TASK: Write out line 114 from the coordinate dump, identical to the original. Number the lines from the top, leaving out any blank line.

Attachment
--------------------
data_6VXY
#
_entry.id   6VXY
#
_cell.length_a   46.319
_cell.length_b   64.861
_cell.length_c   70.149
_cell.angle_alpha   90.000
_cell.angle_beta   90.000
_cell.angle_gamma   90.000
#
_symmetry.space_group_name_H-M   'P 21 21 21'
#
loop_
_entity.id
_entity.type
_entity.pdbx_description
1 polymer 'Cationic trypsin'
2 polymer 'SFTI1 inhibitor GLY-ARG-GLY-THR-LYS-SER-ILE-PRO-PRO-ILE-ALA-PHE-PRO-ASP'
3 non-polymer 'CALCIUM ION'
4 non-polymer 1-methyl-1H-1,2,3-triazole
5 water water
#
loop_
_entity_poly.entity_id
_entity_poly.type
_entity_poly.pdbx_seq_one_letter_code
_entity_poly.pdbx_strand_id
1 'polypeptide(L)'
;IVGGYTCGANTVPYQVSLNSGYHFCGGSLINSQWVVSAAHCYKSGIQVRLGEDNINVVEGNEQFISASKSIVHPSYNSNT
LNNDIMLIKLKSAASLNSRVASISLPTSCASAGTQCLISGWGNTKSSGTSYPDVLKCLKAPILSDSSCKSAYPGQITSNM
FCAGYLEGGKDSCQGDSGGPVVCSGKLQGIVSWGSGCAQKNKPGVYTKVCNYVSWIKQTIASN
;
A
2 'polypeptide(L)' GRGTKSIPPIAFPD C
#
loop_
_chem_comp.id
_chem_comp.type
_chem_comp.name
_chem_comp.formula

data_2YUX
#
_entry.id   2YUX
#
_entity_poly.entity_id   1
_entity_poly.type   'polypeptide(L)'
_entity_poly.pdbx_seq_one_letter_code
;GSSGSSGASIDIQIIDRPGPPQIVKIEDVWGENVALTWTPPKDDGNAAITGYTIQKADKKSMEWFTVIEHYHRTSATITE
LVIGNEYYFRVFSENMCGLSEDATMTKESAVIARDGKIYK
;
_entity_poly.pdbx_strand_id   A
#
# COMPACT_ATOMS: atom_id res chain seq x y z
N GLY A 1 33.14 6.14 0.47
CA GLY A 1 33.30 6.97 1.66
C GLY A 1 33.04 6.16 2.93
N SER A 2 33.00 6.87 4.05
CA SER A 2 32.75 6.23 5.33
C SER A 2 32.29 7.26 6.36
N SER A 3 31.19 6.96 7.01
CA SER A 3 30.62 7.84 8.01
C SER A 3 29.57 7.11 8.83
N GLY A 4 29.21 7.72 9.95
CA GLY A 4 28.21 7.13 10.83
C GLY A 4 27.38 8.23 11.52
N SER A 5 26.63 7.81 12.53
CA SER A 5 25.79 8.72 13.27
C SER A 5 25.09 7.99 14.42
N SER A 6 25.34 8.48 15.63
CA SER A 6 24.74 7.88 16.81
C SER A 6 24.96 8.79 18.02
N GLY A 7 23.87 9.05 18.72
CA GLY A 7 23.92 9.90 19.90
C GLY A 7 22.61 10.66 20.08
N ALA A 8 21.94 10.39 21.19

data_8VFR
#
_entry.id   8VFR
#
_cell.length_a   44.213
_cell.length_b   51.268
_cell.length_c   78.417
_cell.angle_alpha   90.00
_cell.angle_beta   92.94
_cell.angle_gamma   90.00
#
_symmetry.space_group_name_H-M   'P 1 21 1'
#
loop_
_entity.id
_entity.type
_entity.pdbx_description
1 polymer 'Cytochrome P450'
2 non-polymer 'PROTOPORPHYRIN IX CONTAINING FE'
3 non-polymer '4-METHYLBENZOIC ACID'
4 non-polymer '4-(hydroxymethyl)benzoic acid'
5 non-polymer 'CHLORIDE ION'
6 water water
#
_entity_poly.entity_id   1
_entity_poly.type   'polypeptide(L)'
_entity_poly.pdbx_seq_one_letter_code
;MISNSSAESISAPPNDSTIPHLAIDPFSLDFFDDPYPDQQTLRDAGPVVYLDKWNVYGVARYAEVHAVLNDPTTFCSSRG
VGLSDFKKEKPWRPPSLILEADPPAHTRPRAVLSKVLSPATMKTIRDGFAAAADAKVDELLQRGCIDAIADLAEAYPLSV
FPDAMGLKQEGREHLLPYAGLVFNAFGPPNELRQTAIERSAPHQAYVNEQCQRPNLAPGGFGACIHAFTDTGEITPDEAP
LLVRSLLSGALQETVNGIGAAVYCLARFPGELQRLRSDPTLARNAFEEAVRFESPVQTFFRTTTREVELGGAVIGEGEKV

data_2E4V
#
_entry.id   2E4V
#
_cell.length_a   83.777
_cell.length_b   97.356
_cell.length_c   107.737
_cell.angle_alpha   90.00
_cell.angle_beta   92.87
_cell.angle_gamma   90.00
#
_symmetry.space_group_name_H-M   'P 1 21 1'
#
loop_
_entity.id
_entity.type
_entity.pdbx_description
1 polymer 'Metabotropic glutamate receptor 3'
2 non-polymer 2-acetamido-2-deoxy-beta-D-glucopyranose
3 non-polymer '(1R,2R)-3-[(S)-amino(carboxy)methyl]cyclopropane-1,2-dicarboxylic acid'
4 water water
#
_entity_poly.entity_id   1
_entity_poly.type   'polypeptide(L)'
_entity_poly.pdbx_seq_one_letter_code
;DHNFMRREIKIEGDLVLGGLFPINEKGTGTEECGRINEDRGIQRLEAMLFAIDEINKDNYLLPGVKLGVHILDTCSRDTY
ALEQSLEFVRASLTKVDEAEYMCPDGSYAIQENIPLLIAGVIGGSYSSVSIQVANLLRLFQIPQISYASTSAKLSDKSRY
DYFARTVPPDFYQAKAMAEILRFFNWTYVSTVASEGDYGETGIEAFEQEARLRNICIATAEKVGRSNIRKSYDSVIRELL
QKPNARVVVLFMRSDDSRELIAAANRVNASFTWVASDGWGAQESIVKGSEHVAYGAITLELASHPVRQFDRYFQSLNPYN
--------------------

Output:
_cell.length_c   107.737